Greetings again from the darkness. Who better to review a documentary about coffee than someone who has never had a sip of the stuff and who becomes nauseated at the waffling aroma of java in a breakfast diner? For whatever reason, coffee and I have been lifelong enemies, and that makes my appreciation and respect of this documentary that much more surprising. Co-directors Hanh Nguyen and Vishal Solanki provide an interesting and in-depth look at the amazingly complex process that begins with planting seeds, and ends with Starbucks convincing some addict that $6 is reasonable for a morning jolt.
As you are probably aware, coffee is truly an international product with various cultures creating their own customs and flavors. What you might not know is that coffee is best grown in a small tropical longitudinal band and at 4000 to 6000 feet elevation. There are many local farmers in these areas who lovingly work their small plots of land in hopes that the price will allow them to feed their family and pay the current debts. These farms are often mortgaged by this year’s crop or even by the land itself. It’s no shock that the big profits are realized further up the pyramid and not by these farmers who cultivate the plants and pick the cherries.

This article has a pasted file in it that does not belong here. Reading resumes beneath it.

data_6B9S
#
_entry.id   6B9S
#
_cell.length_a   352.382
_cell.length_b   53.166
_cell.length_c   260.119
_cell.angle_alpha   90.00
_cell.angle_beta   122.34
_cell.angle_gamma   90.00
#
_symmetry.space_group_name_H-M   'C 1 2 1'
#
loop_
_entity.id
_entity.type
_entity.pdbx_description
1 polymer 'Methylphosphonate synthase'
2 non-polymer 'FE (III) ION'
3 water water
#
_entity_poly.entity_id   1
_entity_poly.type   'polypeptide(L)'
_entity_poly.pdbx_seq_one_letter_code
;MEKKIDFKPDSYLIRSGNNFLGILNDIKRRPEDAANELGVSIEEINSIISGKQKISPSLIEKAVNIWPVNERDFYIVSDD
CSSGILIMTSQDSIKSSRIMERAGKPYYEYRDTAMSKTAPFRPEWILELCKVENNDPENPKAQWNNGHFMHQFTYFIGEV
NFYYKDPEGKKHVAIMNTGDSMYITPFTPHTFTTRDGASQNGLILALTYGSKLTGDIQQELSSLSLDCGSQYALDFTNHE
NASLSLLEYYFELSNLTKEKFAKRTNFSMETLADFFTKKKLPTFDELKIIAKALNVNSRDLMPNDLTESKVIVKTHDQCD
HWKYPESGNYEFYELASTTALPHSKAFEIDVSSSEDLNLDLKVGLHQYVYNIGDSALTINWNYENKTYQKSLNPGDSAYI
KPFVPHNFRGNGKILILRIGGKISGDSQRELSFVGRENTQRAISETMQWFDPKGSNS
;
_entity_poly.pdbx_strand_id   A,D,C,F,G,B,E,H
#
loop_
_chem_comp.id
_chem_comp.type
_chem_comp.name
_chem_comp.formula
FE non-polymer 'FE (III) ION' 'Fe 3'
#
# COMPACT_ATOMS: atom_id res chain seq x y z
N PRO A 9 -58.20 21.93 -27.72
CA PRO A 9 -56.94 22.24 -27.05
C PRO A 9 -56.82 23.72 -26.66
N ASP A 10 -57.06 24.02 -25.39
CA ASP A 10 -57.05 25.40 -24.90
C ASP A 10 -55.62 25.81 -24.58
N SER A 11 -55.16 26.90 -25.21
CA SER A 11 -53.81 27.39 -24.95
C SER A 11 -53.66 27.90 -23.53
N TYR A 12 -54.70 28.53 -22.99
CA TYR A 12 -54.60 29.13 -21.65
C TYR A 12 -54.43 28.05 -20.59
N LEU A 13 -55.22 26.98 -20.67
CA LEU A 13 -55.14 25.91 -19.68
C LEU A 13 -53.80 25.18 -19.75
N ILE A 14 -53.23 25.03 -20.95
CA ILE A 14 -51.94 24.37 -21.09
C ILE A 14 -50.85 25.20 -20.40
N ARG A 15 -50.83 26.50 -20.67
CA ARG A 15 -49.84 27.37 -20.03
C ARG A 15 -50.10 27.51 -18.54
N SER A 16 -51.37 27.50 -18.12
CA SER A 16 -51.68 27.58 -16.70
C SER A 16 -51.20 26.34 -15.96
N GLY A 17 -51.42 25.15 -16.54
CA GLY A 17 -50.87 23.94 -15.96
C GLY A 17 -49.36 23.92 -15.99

The film does a terrific job at introducing us to those at each step of the long process. We meet farmers and pickers, roasters, distributors and of course, baristas … the rock stars of the coffee world. We even meet a “World Barista Champ”. Yes, there are competitions … just like for chefs and winemakers. In fact, the laborious and complex process of getting coffee to the cup is not all that dissimilar to the process of going from grape to wine glass. Of course the steps are different, but the intricacies and the importance of equipment and skill align pretty well.
Erna Knudsen and Alfred Peet are two of the coffee legends mentioned, and it’s interesting to hear about the elevation of coffee status from a cheap “fast food” product of the 1980’s and 1990’s to the specialty drink of the new millennium, with an emphasis on innovation and style (and trend).
Coffee lovers should have some concern as we learn about the reticence of youngsters to join in the family coffee farming business, after years of seeing how their elders have struggled … not exactly setting the stage for a preferred career path. The detail presented here is impressive and well-researched, and it’s fascinating to see the impact of coffee on so many different countries from around the globe. The film gives you plenty to consider as you sip your next cup of Jitter Juice.
watch the trailer: